May 28, 2016
Early morning flights are the worst. For the most part we’ve been avoiding early morning flights for that very reason. Today, our flight to Auckland was at 7:50am from Sydney, which meant we had to wake up around 5:00am and leave the hotel around 5:30am (to be safe) and walk to Central Station to catch the train to the airport so we could get to the airport around 6:10am. Sydney’s Airport train line is really easy and efficient from the city. It took around 15 minutes from Central Station and it cost $13.96 AUD, a couple of dollars cheaper than leaving the airport for the city (Tim: not sure if the cheaper fare was because of direction, or time of day).
It was our first time traveling with Emirates so we were excited to see what it would be like. Tim booked this flight specifically because it was an Airbus A380 (world’s largest passenger plane). The flight was coming in from Dubai and stopped in Sydney (likely dropping off a lot of passengers) en route to Auckland. Part of the Sydney International Terminal looked like a fancy mall with a lot of high end stores. We also noticed that at many of the duty free and souvenir shops they had loads of instant milk powder for sale. Apparently Chinese tourists have been hoarding instant milk powder from Australia and bringing it back home.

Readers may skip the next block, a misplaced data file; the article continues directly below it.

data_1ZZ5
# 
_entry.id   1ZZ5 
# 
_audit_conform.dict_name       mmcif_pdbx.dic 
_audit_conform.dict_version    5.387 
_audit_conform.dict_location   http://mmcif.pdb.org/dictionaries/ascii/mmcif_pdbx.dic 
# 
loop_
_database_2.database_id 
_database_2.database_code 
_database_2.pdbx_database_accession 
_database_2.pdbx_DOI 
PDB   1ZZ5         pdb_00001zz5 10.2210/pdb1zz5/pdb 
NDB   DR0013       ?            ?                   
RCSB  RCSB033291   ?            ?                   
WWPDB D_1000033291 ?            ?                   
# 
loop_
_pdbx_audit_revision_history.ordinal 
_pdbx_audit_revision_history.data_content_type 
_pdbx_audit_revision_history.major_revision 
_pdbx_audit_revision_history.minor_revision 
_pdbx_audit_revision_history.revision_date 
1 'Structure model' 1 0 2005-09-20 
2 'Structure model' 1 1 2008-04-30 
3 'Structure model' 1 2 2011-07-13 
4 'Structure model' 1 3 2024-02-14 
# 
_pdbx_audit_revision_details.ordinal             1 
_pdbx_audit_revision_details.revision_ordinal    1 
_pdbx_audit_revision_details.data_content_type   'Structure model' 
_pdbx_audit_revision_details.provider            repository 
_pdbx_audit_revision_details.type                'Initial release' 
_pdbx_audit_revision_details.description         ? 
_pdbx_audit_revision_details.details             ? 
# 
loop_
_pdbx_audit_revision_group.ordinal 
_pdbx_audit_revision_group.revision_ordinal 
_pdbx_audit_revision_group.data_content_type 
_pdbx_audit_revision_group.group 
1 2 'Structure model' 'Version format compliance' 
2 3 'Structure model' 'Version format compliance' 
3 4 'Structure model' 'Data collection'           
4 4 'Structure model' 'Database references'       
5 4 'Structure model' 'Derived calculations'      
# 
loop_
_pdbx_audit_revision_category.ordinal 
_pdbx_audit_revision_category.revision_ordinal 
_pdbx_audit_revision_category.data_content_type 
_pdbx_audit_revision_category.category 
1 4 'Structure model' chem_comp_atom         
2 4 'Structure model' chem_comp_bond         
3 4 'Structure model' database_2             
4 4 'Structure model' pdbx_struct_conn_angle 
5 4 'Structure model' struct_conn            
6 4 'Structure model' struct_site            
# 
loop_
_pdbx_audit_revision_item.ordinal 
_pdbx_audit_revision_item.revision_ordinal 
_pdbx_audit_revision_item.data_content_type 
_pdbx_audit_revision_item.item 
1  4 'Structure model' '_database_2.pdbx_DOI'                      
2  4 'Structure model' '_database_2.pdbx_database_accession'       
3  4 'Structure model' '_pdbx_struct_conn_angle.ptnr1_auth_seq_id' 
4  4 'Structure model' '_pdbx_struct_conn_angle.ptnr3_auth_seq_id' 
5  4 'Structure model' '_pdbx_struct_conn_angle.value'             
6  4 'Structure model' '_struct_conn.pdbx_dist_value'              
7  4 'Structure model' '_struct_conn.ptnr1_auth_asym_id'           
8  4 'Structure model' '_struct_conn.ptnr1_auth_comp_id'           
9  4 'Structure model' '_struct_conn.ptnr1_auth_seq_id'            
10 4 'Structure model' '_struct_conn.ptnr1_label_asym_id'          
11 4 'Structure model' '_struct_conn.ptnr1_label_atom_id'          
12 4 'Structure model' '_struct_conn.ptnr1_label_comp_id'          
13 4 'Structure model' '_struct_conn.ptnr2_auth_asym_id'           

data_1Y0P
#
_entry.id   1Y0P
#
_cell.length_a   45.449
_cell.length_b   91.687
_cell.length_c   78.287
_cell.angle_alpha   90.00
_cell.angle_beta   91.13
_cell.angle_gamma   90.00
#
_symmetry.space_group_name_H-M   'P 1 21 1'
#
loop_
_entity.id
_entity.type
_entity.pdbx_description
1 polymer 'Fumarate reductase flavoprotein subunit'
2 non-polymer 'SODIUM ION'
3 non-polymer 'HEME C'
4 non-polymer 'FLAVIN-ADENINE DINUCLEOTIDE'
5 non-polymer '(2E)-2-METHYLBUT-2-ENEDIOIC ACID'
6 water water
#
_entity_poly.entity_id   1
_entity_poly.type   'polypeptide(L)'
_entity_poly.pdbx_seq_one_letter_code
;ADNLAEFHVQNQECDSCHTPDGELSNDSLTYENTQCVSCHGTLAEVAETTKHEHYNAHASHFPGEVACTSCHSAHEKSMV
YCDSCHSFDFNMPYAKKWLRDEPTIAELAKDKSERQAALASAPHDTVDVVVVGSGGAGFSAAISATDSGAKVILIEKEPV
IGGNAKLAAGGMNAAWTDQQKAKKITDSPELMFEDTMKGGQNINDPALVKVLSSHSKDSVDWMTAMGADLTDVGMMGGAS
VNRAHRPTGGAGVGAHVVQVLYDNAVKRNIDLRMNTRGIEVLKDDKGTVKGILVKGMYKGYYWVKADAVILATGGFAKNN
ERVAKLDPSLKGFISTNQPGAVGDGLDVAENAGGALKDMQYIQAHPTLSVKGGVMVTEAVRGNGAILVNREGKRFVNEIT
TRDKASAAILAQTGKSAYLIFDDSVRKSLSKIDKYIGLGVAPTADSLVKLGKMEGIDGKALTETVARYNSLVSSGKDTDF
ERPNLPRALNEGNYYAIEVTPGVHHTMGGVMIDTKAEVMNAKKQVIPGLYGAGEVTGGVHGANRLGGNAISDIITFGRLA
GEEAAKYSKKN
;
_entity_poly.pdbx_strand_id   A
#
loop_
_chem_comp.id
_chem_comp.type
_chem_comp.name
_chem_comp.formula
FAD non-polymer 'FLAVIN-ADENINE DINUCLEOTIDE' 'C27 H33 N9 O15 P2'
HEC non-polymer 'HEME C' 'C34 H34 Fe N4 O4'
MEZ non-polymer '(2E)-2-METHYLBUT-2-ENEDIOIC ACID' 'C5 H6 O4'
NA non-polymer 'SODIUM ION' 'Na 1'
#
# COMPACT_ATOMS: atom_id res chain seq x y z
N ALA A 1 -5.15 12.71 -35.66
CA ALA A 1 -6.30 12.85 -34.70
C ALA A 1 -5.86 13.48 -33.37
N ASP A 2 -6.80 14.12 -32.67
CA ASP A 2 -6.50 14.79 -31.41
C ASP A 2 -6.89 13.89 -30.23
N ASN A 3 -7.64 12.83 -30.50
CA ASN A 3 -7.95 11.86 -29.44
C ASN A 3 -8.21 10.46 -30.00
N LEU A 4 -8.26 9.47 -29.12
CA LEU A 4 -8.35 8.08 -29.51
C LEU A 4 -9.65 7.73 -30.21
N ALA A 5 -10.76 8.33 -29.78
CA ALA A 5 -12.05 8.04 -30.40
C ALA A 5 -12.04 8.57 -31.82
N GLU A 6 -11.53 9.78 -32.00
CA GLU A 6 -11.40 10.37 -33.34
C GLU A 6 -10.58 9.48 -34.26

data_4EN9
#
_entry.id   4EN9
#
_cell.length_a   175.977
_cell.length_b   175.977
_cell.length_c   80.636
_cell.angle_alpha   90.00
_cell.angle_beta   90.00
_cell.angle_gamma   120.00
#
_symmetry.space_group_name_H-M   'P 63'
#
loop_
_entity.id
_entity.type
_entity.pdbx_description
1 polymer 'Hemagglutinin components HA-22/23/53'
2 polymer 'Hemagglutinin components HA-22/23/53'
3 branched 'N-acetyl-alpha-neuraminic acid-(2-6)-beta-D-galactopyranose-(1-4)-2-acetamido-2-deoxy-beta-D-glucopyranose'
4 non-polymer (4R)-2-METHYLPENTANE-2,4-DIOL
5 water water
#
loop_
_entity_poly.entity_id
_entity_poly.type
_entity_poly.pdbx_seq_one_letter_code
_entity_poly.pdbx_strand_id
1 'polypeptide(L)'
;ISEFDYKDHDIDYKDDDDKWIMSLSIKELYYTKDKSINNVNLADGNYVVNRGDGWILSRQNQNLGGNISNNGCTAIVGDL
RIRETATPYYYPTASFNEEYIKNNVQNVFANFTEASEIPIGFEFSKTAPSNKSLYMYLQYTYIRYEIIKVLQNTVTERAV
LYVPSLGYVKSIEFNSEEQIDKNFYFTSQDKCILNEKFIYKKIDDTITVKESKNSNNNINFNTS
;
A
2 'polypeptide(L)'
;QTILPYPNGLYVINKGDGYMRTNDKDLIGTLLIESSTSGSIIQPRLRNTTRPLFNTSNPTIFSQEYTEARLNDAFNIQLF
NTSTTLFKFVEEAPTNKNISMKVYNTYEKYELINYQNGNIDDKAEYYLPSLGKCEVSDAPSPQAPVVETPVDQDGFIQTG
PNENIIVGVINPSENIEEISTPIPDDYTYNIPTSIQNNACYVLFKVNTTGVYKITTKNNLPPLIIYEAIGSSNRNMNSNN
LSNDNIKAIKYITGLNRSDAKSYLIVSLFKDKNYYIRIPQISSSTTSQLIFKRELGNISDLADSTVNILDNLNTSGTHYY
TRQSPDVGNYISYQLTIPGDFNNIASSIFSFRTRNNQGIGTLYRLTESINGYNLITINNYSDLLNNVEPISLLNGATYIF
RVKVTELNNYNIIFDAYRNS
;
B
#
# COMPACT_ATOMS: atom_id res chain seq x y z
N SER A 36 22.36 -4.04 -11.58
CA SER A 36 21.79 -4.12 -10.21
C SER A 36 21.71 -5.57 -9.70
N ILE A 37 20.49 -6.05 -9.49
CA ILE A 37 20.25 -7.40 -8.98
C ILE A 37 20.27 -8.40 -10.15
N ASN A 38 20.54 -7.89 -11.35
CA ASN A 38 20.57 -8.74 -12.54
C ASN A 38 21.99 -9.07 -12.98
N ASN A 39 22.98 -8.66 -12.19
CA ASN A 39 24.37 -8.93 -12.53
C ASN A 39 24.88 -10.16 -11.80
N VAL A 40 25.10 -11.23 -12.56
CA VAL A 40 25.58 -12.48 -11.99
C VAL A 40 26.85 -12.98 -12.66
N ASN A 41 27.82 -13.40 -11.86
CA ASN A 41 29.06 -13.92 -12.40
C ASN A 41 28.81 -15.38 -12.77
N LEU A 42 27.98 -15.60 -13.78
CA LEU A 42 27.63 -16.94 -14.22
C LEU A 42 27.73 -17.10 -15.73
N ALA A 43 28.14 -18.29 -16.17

We boarded the plane and were quite excited about this flight. The ceilings were a lot higher than they are normally and there was even more leg room in economy (not like I need more given my short legs). However, I didn’t think the service was that great. They were fine but weren’t as friendly/warm as Singapore Airlines.
The flight was about 2.5 hours and was very smooth. They served us breakfast, which was tasty. I had a vegetable frittata and Tim had more of a traditional scrambled eggs breakfast. We landed in Auckland at 1pm local time and it was 19°C and sunny. As soon as we walked out of the plane, we looked out the window and all we saw was green. We overheard some Aussies saying they haven’t seen so much green before and they don’t have to worry about poisonous insects in New Zealand!
After we crossed customs and got our bags, all passengers had to go through another screening to make sure you weren’t bringing any prohibited foods into New Zealand. You have to show your customs form to another officer who asks you questions and then you have to put your luggage through a scanner. While we were waiting for our checked luggage, I’ve never seen so many customs officers with dogs sniffing around. Since they are a small island nation, I can see why this would be very important to screen. When we flew into Australia, they weren’t as strict and didn’t have mandatory secondary screening.